13 Inner auxetic foam

14 Auxetic Materials – What are they ? Conventional materials have a positive Poissons ratio Auxetic materials have a negative Poissons ratio - grow fatter when stretched Evans and Alderson, Advanced Materials, Poissons Ratio = _ Change in X Change in Y

15 Auxetic Materials - Background Auxetic materials have been known for approximately 100 years Field only started to be studied in 1987 by Rod Lakes The term auxetic was coined by Ken Evans - derived from the Greek word auxetikos which means that tends to increase Surge in interest since the late 1980s

16 Auxetic Materials – How they work Fabricated through a compression, heating and cooling process Foam cell structure determines the overall properties Conventional Cell Structure Auxetic Random Rib Structure Evans and Alderson, Advanced Materials, x25 x10

17 Conventional Foam Auxetic Foam x5 Alicona InfiniteFocus optical 3D measurement device

18 Scanning Electron Microscopy (SEM)

19 Auxetic Materials – Importance to the high strain project Auxetic foam to act as smart airbags Act behind sandwich structure Auxetic materials are popular for their increase in impact resistance and energy absorption: - Reduce BABT - Reduce / prevent backface signature injury Non-auxetic Auxetic Evans and Alderson, Advanced Materials,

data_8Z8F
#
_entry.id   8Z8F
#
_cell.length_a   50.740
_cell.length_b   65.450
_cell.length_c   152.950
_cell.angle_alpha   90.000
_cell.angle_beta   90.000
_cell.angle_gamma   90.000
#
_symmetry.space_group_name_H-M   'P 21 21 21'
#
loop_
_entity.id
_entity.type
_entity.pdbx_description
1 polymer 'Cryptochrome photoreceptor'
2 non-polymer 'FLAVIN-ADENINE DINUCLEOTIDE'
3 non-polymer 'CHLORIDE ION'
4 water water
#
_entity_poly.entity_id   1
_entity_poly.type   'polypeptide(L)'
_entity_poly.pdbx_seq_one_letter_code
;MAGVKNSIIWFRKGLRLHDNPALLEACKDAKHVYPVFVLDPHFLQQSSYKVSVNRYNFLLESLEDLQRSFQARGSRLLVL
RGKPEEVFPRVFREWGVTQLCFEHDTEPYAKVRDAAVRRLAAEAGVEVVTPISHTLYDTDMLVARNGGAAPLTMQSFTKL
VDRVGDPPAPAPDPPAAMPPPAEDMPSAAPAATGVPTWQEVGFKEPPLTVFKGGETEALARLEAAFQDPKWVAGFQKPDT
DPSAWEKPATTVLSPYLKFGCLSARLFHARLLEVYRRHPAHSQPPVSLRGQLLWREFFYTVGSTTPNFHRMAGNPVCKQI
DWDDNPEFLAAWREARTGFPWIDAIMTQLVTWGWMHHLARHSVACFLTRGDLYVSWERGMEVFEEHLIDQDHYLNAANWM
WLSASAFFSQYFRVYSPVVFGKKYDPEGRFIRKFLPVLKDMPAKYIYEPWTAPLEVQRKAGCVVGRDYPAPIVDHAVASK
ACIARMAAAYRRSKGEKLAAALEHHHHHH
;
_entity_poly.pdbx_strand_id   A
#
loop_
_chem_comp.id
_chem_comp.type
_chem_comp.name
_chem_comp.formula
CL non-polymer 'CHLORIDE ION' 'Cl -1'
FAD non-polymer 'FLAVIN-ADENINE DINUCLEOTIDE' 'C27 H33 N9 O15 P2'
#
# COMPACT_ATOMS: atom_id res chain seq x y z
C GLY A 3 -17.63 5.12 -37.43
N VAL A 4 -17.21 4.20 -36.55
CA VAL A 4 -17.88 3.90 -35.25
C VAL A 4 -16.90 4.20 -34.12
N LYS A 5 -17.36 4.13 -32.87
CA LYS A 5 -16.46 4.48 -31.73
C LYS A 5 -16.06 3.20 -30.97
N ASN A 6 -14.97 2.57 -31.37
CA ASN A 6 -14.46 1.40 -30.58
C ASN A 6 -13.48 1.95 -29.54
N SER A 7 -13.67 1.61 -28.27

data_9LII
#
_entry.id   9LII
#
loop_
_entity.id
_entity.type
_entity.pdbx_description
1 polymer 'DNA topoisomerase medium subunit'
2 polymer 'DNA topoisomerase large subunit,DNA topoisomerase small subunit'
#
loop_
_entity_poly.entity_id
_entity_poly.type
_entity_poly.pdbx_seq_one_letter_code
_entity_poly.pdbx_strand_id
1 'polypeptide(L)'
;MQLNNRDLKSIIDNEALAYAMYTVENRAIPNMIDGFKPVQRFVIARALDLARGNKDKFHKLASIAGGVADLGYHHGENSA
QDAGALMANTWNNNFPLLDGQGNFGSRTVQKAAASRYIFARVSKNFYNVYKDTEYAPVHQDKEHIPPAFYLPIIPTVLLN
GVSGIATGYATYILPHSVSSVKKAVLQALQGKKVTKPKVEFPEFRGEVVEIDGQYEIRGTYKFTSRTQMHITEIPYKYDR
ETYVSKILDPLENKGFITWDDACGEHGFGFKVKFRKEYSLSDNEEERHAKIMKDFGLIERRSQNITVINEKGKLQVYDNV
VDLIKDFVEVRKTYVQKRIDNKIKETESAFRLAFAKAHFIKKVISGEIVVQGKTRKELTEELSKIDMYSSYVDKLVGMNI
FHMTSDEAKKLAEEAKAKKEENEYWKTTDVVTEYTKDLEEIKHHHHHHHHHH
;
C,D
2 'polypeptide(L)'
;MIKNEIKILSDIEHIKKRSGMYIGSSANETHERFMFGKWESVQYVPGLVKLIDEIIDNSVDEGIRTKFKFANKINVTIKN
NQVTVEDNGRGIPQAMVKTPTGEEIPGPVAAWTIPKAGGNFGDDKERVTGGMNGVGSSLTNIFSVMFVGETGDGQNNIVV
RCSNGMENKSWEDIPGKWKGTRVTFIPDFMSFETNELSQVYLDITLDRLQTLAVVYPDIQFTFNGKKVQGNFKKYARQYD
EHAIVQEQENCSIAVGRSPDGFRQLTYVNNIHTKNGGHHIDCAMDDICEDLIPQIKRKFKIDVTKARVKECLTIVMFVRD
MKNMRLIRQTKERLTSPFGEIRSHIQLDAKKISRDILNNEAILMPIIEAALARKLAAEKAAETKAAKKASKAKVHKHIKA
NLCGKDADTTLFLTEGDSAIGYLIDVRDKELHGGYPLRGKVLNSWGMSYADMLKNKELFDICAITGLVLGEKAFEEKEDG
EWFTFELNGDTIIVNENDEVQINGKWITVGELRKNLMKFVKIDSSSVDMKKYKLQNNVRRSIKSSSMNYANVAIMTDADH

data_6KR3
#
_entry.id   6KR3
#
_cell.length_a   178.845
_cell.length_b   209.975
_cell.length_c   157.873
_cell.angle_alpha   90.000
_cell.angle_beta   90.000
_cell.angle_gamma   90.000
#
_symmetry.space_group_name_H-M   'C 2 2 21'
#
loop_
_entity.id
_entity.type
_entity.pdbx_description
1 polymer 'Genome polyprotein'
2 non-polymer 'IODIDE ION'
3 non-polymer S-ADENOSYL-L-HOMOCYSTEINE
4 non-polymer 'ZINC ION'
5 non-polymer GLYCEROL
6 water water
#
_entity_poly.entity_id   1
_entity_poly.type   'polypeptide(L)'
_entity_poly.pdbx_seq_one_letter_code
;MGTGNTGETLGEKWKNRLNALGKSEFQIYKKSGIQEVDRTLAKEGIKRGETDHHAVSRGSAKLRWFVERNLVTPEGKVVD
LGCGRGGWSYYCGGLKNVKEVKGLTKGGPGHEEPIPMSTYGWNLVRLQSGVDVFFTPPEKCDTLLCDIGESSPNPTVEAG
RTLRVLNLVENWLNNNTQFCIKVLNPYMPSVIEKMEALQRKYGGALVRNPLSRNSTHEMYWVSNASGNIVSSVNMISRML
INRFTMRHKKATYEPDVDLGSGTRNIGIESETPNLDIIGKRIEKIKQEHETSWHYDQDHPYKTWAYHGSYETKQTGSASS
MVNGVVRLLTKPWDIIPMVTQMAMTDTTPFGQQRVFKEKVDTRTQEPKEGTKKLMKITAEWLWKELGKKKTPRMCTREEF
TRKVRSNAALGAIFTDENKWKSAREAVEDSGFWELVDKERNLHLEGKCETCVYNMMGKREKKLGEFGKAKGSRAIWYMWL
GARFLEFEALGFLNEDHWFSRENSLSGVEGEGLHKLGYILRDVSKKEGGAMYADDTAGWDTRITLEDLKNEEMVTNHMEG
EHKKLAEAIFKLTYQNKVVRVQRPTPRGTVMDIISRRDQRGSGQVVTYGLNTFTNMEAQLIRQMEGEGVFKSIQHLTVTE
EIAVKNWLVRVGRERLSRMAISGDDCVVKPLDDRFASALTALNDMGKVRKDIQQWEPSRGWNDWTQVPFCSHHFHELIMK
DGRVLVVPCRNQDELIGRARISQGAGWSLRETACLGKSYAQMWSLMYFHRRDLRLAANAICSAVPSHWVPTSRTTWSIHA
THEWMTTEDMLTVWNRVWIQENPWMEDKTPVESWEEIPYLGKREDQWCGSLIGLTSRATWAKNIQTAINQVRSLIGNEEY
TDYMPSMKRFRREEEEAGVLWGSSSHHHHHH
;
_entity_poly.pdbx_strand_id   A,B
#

20 Testing Methods Indentation test Falling drop impact test High energy particle erosion test (350 m/s) Ballistic test Other Testing Methods: Compressive test Tensile test Shear test 3 point bending test Quasi-static cyclic loading Increase in strain rate

21 Where project is heading Select a standard polymer foam – most likely polyurethane Determine optimum conditions for the selected foam Characterise the foam Test the foam in a number of different situations

22 Acknowledgements The author would like to acknowledge EPSRC and DSTL for providing funding and opportunity for this project, and my project supervisors for all their direction and support.

23 THE END Any Questions ?

24

25 Understanding the threat - Bullets